- Photo by JOHN WESSELS / AFP
- A radio tower for the US Customs and Border Protection near the US-Mexico border has been plagued by vultures that roost there and drop feces, vomit, and even prey on the buildings below.
- Around 300 vultures have taken over the tower in the past six years, Quartz reports, and have coated the structure with “droppings mixed with urine,” as well as corrosive vomit that eats away at the metal.
- A CBP spokesperson told Quartz that the birds create a “terrifying and dangerous” environment at the workplace, and said there are anecdotes of them dropping prey from as high as 300 feet in the air.
- The Migratory Bird Treaty Act prohibits killing the vultures, but CBP is planning to install a “viable netting deterrent” to stop the vultures from roosting in its radio towers.
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For a radio tower and surrounding buildings operated by US Customs and Border Protection (CBP) near the Texas-Mexico border, vultures are no joke. Around 300 of the carnivorous birds have roosted in its radio tower, and are creating communications issues thanks to their corrosive vomit and feces.
Quartz reports that CBP filed a request for information that includes details about the problems the vultures have created at the radio tower, which is now entirely coated in “droppings mixed with urine” that have also fallen on the ground and surrounding buildings below, where people work and equipment is kept.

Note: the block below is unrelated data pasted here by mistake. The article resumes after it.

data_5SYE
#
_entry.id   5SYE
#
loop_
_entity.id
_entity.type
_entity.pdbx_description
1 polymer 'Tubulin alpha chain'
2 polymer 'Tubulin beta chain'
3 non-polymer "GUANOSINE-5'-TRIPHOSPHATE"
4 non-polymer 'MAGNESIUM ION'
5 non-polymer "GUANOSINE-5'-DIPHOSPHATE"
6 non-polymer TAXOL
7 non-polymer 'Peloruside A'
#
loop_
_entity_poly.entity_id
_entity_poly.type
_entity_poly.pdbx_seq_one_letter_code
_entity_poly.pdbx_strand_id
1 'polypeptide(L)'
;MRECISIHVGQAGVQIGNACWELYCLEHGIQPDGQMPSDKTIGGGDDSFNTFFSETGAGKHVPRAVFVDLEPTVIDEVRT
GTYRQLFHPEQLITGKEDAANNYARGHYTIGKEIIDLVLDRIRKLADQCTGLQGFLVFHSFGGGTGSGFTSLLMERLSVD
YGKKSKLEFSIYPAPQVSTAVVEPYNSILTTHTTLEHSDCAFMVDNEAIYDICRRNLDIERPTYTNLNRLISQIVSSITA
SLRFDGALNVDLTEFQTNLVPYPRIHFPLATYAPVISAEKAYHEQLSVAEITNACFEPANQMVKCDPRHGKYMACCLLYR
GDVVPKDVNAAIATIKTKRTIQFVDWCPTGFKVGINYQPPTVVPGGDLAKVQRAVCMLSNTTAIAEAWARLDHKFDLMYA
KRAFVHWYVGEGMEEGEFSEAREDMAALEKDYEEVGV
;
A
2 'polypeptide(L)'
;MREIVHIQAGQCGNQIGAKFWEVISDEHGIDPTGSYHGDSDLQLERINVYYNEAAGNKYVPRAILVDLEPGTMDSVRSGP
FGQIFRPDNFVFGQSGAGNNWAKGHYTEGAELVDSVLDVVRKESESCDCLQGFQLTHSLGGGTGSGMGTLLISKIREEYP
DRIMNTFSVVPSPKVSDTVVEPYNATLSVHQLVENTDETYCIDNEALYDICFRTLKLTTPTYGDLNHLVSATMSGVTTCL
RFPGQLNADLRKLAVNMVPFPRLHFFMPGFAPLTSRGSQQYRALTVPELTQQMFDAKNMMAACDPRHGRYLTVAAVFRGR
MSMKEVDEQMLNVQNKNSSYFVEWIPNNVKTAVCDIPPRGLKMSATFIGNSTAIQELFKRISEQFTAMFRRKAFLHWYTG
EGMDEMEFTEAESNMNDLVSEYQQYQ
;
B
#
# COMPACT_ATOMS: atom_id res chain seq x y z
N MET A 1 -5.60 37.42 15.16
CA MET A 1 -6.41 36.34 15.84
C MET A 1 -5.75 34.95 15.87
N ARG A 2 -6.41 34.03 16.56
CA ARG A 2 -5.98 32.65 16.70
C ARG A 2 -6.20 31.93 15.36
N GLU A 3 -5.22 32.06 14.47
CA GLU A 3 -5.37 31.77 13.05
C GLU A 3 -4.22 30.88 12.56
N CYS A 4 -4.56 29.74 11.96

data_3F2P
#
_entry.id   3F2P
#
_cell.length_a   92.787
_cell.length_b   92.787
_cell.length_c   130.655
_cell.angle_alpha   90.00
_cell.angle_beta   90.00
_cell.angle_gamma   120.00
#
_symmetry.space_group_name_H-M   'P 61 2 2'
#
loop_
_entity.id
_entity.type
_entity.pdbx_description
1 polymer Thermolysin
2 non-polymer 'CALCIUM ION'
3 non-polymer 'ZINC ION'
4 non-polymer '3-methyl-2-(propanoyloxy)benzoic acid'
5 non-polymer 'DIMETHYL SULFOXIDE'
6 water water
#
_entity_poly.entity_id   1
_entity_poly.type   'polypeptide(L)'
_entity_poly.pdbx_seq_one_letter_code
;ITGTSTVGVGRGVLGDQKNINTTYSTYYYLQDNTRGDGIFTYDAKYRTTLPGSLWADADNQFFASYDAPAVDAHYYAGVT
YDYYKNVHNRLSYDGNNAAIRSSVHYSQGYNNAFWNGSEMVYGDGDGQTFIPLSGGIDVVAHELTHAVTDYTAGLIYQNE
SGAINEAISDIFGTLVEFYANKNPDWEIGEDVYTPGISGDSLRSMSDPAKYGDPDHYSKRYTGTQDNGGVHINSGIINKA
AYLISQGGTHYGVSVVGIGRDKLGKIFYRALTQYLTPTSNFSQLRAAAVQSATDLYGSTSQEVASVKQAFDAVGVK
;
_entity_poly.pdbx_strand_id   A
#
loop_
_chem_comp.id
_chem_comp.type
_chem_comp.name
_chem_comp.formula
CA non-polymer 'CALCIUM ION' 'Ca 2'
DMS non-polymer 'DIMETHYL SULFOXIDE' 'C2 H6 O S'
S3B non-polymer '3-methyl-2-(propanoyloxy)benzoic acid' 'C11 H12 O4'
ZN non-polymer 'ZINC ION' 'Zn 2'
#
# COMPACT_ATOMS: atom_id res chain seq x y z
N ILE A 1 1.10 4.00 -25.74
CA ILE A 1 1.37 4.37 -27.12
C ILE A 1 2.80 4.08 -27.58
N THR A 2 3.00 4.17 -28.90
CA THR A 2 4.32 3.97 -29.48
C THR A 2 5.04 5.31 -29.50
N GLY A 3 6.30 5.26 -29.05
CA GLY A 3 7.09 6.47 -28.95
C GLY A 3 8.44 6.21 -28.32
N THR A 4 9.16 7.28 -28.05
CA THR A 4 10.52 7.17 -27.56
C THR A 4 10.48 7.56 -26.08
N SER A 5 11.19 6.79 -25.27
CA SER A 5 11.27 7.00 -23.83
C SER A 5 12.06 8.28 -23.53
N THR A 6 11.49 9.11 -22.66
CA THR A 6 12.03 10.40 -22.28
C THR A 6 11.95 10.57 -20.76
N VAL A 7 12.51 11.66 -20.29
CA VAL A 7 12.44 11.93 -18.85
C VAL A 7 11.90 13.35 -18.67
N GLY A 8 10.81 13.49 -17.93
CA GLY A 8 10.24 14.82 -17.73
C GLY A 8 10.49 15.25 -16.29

Furthermore, a CBP spokesperson told Quartz that workers have anecdotes of the vultures dropping prey from as high as 300 feet above, creating a “terrifying and dangerous” work environment for the past six years.
- fernando sanchez/Shutterstock
Vultures regurgitate a corrosive vomit as a defense mechanism that can kill bacteria on their legs but also eat away at the metal radio tower, making it unsafe for maintenance workers to climb it and reducing the tower’s lifespan.
Large groups of vultures also smell like corpses – the species is known, of course, for feeding on dead flesh, or carrion. Undigested bones and fur can be found at the base of where vultures roost.
But CBP can’t kill the vultures, as the Migratory Bird Treaty Act made that illegal in 1918. Instead, the agency is searching for a “viable netting deterrent” to stop the vultures from roosting on the radio tower. CBP told Quartz that it’s working with the Fish and Wildlife Agency, the USDA, environmental experts, and the Texas State Historical Preservation Officer to find a solution that doesn’t harm any of the vultures.
The agency also says there are no nests or baby birds in the tower. There are plans to clean and repair the radio tower before installing nets by August, before the natural heavy roosting cycle begins in the fall.
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